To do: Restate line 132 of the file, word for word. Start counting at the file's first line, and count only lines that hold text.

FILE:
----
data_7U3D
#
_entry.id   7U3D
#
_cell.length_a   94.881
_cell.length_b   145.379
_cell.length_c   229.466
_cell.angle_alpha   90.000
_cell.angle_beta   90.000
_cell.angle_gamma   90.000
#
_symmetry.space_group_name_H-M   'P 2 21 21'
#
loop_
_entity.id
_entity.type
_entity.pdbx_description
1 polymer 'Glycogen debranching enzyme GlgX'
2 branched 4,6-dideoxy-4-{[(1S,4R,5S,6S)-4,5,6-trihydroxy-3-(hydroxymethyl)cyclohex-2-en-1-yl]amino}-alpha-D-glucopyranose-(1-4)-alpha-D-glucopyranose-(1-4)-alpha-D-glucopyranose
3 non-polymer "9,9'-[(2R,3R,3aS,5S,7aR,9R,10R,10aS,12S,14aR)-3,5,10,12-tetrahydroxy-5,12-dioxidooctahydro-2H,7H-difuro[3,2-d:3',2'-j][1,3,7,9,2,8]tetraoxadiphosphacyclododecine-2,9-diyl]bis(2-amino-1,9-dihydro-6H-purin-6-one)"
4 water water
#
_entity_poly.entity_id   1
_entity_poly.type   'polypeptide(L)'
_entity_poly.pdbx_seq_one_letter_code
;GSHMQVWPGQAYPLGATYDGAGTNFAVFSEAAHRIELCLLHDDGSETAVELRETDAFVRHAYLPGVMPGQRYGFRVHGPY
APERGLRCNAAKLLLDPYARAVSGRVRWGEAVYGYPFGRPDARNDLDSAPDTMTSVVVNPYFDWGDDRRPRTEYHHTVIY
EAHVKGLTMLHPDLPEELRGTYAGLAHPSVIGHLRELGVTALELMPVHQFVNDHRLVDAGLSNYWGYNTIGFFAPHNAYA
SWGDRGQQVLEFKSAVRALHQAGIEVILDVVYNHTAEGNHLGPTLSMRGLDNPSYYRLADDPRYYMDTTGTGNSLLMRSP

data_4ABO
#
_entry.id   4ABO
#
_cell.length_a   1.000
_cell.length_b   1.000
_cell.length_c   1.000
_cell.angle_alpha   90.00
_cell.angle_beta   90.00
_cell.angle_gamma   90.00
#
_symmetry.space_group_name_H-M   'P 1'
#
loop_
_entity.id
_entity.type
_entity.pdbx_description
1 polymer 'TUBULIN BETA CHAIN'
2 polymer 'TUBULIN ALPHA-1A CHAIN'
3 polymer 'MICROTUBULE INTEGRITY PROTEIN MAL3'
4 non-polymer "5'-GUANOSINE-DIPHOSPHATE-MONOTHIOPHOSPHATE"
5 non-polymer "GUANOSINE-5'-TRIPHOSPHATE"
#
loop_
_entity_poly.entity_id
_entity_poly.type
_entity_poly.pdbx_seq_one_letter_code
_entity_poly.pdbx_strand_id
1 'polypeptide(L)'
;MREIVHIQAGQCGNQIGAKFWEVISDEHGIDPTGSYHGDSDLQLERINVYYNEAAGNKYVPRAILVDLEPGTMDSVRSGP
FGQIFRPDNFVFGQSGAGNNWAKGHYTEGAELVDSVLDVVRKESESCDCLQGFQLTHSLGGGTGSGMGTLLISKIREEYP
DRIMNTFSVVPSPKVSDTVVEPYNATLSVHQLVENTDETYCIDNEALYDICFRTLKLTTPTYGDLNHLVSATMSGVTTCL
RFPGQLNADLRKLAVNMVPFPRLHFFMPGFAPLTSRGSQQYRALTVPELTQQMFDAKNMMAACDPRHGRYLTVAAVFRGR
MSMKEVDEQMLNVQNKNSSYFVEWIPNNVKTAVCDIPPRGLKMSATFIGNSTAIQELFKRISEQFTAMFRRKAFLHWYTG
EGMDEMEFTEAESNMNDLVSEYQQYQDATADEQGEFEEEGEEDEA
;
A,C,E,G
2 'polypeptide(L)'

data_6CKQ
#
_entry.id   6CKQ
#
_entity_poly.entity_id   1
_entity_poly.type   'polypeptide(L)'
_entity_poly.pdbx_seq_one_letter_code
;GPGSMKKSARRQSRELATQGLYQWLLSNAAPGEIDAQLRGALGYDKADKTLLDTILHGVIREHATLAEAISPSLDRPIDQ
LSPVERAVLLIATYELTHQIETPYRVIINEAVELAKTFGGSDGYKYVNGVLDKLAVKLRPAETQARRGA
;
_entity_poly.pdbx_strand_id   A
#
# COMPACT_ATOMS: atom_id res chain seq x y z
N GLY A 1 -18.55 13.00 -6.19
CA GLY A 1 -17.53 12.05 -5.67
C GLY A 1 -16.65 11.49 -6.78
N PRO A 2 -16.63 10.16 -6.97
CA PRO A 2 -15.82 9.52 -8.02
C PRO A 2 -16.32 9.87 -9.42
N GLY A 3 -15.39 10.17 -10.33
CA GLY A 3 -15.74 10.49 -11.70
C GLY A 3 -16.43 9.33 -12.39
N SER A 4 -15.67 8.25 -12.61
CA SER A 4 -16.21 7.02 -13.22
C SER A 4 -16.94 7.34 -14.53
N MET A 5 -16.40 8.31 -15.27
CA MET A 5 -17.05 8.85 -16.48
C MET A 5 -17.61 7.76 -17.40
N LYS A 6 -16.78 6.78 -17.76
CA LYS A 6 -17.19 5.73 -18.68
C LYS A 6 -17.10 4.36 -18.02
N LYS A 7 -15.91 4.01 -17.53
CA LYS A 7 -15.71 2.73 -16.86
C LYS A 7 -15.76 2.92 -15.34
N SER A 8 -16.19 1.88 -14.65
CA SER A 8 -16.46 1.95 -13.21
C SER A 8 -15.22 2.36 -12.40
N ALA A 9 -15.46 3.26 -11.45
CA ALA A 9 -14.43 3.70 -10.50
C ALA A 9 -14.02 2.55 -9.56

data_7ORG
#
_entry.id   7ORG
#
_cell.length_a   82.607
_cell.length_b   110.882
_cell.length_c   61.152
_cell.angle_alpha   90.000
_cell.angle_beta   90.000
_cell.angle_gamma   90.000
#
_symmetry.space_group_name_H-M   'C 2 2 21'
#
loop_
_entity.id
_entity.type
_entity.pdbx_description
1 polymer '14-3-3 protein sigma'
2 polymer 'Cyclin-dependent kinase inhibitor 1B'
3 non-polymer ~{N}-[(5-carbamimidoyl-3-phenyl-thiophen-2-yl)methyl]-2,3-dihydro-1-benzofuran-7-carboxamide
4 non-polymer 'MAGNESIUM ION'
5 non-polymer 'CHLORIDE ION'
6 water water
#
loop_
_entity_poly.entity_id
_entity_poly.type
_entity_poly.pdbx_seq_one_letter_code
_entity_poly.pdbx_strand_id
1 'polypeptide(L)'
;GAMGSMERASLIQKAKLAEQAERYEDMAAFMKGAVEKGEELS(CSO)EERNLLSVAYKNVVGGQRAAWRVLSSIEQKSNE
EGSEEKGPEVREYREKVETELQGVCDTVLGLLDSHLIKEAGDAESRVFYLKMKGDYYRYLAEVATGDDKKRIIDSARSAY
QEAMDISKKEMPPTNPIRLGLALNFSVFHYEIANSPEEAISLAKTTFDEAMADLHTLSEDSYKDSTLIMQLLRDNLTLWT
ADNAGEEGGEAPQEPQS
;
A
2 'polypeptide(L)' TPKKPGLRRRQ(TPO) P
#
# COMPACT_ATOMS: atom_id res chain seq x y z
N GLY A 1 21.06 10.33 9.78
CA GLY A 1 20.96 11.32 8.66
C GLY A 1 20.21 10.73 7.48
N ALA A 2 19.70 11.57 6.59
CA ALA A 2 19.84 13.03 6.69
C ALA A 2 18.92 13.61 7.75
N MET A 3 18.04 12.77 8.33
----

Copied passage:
loop_